If you didn't get enough white-trash hijinks at the Trailer Trash Party held in Annie's Cocktail Lounge last week, try a quiet evening with Gummo, a sweet little film directed by the screenwriter of Kids. While remorse and consequence played a role, albeit a tiny one, in the downtown Manhattan of Kids, there are no such moral distractions in Xenia, Ohio. Solomon and Tummler are just two ugly youths who spend their summer days arm wrestling their drunken fathers, shooting cats, and losing their virginity to the local blind whore. Unapologetic and casually brutal, Gummo is masterfully balanced by flawless casting and lyrical cinematography. You'll be able to taste the bugs smashed in the screen door at the Red Vic from Thursday, May 21, through Wednesday, May 27. Tickets are $6; call 668-3994 for show times.
When Red Red Meat released There's a Star Above the Manger Tonight last year, more than a few stalwart fans began to turn a little brittle. For those attached to Red Red Meat's simpler blues and roots deconstructions, the clanking chains and mechanical hisses splattered across There's a Star seemed better suited to another side project like the discordant country Red Red Meat-Rex collaboration Loftus. But for those of a more adventurous nature, this was a portent of marvelous sounds to come. Califone, the most interesting group put together by RRM frontman Tim Rutili, plunges fellow Loftus and Meat men Tim Hurley and Ben Massarella into newfangled psychedelic territory with a slight country feel and a decidedly Beckian allure: Califone's buckets, chains, and sheet metal noises evoke oil rigs moored in kaleidoscopic depths; the audible pieces of Rutili's muffled poetry sound opiate-inspired rather than moonshine-born. Live, Califone are joined by Loftus' Phil Spirito on bass and Danni Iosello on drums. Rutili slinks behind his piano, Massarella gives baking sheets reverb, and Hurley hides behind a big box that houses homemade keyboards and a harmonium tricked out with delay pedals. You may not see where the music is coming from, but you're bound to revel in it at the Great American Music Hall on Friday and Saturday, May 22 and 23, with Modest Mouse headlining, Seam playing third, and Strictly Ballroom opening at 8 p.m. Tickets are $10; call 885-0750.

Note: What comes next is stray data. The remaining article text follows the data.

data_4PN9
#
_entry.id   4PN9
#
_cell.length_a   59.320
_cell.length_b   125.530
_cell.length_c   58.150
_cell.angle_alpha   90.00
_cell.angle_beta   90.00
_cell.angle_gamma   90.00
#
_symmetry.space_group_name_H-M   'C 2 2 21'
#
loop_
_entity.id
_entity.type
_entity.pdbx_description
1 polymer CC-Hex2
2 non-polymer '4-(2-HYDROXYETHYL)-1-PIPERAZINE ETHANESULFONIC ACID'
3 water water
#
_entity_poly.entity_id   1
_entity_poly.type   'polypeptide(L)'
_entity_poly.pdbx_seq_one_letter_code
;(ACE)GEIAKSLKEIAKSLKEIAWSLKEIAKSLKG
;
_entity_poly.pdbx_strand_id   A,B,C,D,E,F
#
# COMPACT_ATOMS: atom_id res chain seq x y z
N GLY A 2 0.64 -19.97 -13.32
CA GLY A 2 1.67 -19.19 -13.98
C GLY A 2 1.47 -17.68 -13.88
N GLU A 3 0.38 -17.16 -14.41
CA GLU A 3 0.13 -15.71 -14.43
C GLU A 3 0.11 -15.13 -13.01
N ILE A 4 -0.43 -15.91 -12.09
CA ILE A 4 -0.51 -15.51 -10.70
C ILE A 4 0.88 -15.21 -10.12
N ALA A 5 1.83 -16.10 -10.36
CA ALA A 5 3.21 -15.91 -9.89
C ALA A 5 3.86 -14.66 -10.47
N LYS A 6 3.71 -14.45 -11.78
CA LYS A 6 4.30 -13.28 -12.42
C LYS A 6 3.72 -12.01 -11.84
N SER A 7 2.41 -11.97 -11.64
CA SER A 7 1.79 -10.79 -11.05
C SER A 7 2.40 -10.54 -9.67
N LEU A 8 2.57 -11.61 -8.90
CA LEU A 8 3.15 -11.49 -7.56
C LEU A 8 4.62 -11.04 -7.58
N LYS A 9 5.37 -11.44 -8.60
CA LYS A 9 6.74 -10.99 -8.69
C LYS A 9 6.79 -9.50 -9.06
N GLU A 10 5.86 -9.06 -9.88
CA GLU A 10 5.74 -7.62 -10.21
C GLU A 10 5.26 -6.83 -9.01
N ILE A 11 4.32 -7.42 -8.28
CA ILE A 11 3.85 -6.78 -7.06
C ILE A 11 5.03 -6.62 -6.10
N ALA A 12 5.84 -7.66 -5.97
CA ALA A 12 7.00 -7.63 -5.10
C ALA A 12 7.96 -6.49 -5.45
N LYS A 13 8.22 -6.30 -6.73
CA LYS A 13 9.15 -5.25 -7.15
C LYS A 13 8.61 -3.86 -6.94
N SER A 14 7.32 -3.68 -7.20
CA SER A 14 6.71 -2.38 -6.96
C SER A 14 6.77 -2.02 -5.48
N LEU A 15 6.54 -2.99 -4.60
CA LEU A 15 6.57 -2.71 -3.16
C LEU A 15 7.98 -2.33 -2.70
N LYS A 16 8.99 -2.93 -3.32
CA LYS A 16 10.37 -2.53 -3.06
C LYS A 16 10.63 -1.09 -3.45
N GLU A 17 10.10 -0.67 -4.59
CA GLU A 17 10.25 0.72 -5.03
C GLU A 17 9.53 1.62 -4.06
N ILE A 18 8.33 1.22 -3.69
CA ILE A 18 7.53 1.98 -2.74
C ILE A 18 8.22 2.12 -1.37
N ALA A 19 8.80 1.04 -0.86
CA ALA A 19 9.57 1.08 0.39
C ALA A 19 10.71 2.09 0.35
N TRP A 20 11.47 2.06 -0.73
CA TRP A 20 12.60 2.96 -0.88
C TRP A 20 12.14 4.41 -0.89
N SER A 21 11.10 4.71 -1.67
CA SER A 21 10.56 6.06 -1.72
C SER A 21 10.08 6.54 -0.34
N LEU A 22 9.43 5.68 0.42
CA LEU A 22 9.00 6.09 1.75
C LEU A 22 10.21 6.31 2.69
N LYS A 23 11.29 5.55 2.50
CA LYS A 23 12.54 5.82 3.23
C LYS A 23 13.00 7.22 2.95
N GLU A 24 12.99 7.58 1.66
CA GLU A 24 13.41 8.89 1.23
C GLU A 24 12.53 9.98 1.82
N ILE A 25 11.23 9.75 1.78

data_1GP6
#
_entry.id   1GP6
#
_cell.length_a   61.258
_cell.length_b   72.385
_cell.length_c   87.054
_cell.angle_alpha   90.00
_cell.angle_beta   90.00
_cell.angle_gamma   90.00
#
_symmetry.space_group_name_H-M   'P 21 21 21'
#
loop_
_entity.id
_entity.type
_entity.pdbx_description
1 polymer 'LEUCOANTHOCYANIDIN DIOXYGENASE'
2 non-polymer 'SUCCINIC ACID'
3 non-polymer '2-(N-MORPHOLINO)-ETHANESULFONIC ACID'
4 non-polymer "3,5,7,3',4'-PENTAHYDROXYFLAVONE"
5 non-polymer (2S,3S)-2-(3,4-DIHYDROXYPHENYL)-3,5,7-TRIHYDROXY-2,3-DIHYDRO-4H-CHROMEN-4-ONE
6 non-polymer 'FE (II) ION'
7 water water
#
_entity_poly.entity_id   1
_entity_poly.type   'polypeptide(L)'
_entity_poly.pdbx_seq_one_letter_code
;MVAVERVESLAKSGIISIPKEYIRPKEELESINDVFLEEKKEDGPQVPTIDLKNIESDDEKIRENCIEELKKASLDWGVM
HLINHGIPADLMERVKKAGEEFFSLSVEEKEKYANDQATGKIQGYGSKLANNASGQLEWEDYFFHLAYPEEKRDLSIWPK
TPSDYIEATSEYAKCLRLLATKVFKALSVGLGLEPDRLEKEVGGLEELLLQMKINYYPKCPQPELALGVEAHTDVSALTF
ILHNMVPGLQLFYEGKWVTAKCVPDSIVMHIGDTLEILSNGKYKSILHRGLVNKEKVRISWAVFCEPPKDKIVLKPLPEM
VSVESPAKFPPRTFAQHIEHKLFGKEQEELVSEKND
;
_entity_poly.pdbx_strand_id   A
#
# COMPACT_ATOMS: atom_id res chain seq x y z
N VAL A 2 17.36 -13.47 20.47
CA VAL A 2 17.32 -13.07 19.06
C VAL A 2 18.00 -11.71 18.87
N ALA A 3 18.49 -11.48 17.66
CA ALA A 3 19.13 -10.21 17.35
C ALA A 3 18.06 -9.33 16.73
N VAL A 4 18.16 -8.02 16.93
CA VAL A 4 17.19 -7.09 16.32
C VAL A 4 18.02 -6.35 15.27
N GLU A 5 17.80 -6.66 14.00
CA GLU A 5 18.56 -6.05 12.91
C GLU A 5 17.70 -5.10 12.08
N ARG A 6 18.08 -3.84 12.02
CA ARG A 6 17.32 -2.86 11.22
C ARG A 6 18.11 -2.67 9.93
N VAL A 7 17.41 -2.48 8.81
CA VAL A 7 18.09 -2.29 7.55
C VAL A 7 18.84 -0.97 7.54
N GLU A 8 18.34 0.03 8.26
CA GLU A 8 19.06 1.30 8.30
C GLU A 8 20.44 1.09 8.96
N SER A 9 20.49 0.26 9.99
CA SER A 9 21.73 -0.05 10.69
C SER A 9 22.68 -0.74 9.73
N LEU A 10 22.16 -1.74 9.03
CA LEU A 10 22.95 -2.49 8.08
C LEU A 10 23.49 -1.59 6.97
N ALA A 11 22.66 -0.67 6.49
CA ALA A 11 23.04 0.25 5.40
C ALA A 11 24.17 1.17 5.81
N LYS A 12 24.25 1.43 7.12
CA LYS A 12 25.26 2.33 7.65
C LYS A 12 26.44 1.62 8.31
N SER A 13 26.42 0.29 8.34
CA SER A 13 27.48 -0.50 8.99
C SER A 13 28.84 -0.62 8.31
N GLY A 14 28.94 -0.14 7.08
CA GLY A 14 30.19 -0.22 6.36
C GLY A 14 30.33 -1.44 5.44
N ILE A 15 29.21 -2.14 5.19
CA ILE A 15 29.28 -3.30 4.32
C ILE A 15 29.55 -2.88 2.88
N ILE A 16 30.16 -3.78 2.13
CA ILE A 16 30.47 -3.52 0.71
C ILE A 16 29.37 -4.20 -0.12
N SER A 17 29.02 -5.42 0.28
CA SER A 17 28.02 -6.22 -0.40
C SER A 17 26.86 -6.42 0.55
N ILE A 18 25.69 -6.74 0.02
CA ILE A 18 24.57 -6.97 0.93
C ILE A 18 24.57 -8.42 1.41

To celebrate the release of Rice and Beans: Puro Eskanola Vol. II, Aztlan Records presents a rollicking night of Latin-flavored ska with the skafrocubanjazz sounds of Yeska, the Bay Area skank of Monkey, and the 2-tone punk of Cara Dura. While not all of the bands on this must-have compilation originate south of the border, all of them have been overcome with the spirit more than once in their lives. At this show, East L.A.'s favorite eight-piece instrumental conglomeration, Yeska, simultaneously celebrate their Aztlan debut aptly named SKAFROCUBANJAZZ. Check them out at Slim's on Saturday, May 23, at 9 p.m. Tickets are $7-8; call 522-0333.
Even if it pisses rain, you must fight for your right to barbecue on Memorial Day weekend. You owe it to yourself and you owe it to all of your fellow spudboys. Speaking of spudboys, "New Wave City" presents Mongoloid, a true-to-life Devo cover band, as part of its "Devolved Summer Kick-Off Party." By following Devo's self-invented musical philosophy of De-Evolution ("the sound of things falling apart"), Mongoloid have discovered the wonderful versatility of yellow meltdown suits, kneepads, bicycle helmets, adult diapers, and energy domes -- and they're not afraid to use them. Mongoloid perform at the Covered Wagon on Sunday, May 24, at 8 p.m. with new wave karaoke and DJ dancing until 2 a.m. The barbecue starts at 5 p.m. Admission is free until 8 p.m. when it becomes $6; call 675-5683.
-- Silke Tudor